• Increased accuracy
  • Long battery life (up to 140 hours)
  • GPS
  • 24/7 activity tracking
  • Expensive
  • Data might be too overwhelming for casual users

Best for older adults: Fitbit Versa 4 โ€” $200.00

The Fitbit Versa 4 is an all-encompassing, heart rate-tracking smartwatch that wonโ€™t cost you quite as much as other options. With around-the-clock monitoring, this watch can alert you of your breathing rate, respiration rate, whether your heart rate is too high or low, and more.

Even with all of these seemingly fancy features, it still has a simple and straightforward interface thatโ€™s easy to navigateโ€”even for those who may not be the most tech-savvy. It also has a large display so you can easily read the screen, making it one of the best heart rate monitor watches for older adults.

  • Six days of battery life
  • Built-in voice assistant
  • Contactless pay feature
  • Close to medical-grade heart rate monitoring standards
  • Only two wristband sizes (small or large)
  • Google account is required to activate device

Best on a budget: MZ-60 Watch โ€” $59.00

A heart rate monitor watch thatโ€™s less than $100? Sign us up! And donโ€™t let the price fool you. Just because this MZ-60 smartwatch is a frugal option, doesnโ€™t mean it lacks functionality and accuracy. In fact, itโ€™s one of Gatlinโ€™s favorite brands for her clients at STRIDE Fitness. Plus, itโ€™s versatileโ€”if you prefer wearing a chest strap over a watch, you have that option, too.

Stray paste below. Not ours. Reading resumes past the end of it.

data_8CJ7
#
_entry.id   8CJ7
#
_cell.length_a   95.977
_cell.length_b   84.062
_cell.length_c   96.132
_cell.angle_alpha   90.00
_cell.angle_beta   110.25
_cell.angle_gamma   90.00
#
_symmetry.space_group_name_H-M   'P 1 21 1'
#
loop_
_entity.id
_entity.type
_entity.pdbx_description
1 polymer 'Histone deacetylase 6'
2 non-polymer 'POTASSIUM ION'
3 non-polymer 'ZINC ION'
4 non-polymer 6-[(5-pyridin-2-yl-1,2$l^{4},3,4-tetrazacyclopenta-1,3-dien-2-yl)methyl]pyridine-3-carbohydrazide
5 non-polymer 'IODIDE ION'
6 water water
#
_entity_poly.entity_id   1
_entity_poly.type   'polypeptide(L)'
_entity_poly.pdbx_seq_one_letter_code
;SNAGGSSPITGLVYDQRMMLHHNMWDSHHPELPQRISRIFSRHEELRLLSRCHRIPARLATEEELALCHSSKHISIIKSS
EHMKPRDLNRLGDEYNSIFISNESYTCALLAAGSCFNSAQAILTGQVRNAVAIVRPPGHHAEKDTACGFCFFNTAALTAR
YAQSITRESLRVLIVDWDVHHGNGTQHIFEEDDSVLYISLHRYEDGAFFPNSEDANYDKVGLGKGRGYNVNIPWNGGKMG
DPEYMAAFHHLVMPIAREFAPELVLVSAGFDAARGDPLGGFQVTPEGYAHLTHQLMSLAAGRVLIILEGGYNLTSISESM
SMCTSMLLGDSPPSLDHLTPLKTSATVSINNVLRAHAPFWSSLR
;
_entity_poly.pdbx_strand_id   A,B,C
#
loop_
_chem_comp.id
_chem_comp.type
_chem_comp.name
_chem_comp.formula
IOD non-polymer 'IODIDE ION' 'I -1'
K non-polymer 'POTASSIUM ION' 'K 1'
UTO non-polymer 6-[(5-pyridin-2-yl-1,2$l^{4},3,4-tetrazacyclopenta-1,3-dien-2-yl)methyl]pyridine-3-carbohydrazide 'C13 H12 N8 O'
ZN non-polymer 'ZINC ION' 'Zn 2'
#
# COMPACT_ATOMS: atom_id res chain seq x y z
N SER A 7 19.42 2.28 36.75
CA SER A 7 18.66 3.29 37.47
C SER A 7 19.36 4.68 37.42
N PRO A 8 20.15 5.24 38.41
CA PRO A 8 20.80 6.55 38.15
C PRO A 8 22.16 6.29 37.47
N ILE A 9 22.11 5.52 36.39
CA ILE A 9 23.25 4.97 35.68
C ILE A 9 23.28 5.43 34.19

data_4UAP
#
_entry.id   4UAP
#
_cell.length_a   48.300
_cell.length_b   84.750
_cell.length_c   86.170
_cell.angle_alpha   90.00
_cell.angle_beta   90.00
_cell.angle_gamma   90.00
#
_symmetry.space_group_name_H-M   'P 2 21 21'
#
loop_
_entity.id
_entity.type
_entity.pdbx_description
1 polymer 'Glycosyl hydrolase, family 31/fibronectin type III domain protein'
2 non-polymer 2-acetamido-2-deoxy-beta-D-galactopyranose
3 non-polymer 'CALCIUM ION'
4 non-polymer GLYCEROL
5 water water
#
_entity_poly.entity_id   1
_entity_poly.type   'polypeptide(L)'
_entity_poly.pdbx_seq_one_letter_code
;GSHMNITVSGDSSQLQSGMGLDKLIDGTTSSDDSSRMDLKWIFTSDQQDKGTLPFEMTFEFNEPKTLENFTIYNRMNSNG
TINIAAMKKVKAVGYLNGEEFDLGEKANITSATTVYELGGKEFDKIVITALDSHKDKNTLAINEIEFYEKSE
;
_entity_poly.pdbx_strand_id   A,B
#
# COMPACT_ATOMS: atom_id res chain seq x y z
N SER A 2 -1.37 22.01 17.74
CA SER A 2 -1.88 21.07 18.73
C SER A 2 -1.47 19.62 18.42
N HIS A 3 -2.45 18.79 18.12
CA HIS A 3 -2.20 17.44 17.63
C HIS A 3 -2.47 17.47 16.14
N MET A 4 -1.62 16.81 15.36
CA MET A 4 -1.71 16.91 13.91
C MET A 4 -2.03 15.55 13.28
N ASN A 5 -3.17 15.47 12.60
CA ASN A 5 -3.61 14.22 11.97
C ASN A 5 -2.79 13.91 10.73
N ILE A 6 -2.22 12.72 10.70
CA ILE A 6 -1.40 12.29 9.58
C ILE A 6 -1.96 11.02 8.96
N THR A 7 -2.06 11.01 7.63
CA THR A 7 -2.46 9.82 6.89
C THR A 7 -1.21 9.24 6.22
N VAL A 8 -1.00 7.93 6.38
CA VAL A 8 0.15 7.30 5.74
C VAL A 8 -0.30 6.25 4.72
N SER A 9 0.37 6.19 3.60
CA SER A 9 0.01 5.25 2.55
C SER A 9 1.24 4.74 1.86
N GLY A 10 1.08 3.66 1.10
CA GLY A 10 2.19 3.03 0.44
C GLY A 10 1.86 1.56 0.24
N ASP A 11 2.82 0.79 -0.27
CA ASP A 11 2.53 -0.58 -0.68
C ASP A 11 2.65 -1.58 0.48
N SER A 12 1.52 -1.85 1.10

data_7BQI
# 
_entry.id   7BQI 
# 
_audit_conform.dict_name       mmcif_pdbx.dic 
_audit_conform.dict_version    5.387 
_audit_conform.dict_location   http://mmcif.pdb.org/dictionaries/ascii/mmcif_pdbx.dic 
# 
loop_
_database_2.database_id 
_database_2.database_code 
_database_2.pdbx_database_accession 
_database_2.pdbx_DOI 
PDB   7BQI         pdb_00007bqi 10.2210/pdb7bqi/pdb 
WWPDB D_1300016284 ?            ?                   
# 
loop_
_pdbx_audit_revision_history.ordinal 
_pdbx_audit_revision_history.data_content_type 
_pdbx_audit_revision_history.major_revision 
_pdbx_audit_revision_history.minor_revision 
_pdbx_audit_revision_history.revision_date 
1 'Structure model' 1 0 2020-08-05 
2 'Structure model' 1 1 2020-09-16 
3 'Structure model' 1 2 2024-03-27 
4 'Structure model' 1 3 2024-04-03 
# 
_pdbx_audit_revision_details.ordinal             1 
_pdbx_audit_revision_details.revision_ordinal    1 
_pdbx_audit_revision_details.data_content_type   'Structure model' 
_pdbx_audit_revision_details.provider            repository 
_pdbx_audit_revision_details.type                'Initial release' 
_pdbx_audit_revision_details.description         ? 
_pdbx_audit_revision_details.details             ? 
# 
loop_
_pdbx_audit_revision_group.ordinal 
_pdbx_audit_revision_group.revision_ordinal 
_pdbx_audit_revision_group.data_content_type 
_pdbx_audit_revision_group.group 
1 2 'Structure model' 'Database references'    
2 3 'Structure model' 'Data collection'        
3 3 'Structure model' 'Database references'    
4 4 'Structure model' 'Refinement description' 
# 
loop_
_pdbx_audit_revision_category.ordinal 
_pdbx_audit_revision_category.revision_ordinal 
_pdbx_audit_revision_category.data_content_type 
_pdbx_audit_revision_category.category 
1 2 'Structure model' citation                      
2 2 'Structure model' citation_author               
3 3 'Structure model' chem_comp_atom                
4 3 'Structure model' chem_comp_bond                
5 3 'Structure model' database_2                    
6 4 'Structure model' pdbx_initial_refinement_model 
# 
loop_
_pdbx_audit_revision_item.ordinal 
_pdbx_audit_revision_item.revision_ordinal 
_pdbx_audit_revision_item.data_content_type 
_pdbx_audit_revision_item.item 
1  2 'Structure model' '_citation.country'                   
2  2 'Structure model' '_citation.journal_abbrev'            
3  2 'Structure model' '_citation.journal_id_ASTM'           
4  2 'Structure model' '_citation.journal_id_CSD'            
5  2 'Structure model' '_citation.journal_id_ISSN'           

โ€œNot only does this heart rate monitor automatically recalculate if needed, but there are more options of where to wear it: your forearm, bicep, or your chest,โ€ says Gatlin. โ€œMyZone provides three different straps for comfortability,โ€ no matter the exercise youโ€™re doing, she adds.

  • Inexpensive
  • Can be used without connecting to a mobile device
  • Simple design
  • Limited features
  • Limited color options (gray only)

Best for runners: Coros Pace 3 Watch โ€” $229.00

As a runner myself, I can admit I get a little obsessed with my post-run data. I like to know my distance, pace, elevation gain, and even make running routes. The Coros watch helps me keep track of all this and moreโ€”plus it includes a heart rate monitor and sleep tracker, making it one of the best smartwatches for running.

If youโ€™re like me, the route planner feature is an especially helpful toolโ€”it allows you to build custom running routes and navigate via GPS. It also syncs with popular third-party fitness apps like Strava, Nike Run Club, and Apple Health.

Bottom line: If youโ€™re a runner, this is a top watch youโ€™ll want to consider for your training.

  • Battery life up to 38 hours
  • Extensive activity modes
  • Route planning feature
  • Connects with third party apps
  • Customers report trouble with Coros app
  • Pricey

Best for people with Afib: Google Pixel Watch โ€” $350.00